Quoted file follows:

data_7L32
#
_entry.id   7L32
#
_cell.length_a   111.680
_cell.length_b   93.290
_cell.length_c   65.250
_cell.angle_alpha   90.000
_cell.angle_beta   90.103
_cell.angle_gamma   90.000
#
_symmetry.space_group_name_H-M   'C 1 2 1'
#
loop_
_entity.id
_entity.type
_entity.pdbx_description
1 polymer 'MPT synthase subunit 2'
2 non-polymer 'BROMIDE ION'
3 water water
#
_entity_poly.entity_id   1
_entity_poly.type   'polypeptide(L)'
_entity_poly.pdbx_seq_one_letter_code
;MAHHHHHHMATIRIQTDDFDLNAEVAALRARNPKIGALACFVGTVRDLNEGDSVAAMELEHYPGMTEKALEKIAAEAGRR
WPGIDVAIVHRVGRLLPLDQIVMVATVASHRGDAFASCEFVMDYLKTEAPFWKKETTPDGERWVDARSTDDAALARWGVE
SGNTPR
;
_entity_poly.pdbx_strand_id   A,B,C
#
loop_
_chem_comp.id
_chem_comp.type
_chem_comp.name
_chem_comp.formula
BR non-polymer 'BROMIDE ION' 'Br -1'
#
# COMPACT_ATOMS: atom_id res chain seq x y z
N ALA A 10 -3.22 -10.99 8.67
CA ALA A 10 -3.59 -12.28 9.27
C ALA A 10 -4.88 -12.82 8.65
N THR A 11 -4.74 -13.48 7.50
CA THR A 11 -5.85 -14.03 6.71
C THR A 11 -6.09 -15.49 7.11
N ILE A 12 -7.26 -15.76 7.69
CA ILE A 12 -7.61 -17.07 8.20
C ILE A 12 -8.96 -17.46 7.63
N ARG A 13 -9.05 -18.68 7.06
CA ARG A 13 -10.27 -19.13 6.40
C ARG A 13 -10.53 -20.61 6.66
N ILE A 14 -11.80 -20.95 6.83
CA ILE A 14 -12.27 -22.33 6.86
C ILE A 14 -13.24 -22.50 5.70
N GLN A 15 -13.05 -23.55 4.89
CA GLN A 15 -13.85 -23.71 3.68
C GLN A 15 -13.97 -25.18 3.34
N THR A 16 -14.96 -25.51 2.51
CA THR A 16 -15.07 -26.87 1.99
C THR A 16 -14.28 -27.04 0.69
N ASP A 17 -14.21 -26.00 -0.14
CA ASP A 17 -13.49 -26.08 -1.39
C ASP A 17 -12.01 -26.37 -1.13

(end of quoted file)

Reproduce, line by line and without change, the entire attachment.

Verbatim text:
data_7L32
#
_entry.id   7L32
#
_cell.length_a   111.680
_cell.length_b   93.290
_cell.length_c   65.250
_cell.angle_alpha   90.000
_cell.angle_beta   90.103
_cell.angle_gamma   90.000
#
_symmetry.space_group_name_H-M   'C 1 2 1'
#
loop_
_entity.id
_entity.type
_entity.pdbx_description
1 polymer 'MPT synthase subunit 2'
2 non-polymer 'BROMIDE ION'
3 water water
#
_entity_poly.entity_id   1
_entity_poly.type   'polypeptide(L)'
_entity_poly.pdbx_seq_one_letter_code
;MAHHHHHHMATIRIQTDDFDLNAEVAALRARNPKIGALACFVGTVRDLNEGDSVAAMELEHYPGMTEKALEKIAAEAGRR
WPGIDVAIVHRVGRLLPLDQIVMVATVASHRGDAFASCEFVMDYLKTEAPFWKKETTPDGERWVDARSTDDAALARWGVE
SGNTPR
;
_entity_poly.pdbx_strand_id   A,B,C
#
loop_
_chem_comp.id
_chem_comp.type
_chem_comp.name
_chem_comp.formula
BR non-polymer 'BROMIDE ION' 'Br -1'
#
# COMPACT_ATOMS: atom_id res chain seq x y z
N ALA A 10 -3.22 -10.99 8.67
CA ALA A 10 -3.59 -12.28 9.27
C ALA A 10 -4.88 -12.82 8.65
N THR A 11 -4.74 -13.48 7.50
CA THR A 11 -5.85 -14.03 6.71
C THR A 11 -6.09 -15.49 7.11
N ILE A 12 -7.26 -15.76 7.69
CA ILE A 12 -7.61 -17.07 8.20
C ILE A 12 -8.96 -17.46 7.63
N ARG A 13 -9.05 -18.68 7.06
CA ARG A 13 -10.27 -19.13 6.40
C ARG A 13 -10.53 -20.61 6.66
N ILE A 14 -11.80 -20.95 6.83
CA ILE A 14 -12.27 -22.33 6.86
C ILE A 14 -13.24 -22.50 5.70
N GLN A 15 -13.05 -23.55 4.89
CA GLN A 15 -13.85 -23.71 3.68
C GLN A 15 -13.97 -25.18 3.34
N THR A 16 -14.96 -25.51 2.51
CA THR A 16 -15.07 -26.87 1.99
C THR A 16 -14.28 -27.04 0.69
N ASP A 17 -14.21 -26.00 -0.14
CA ASP A 17 -13.49 -26.08 -1.39
C ASP A 17 -12.01 -26.37 -1.13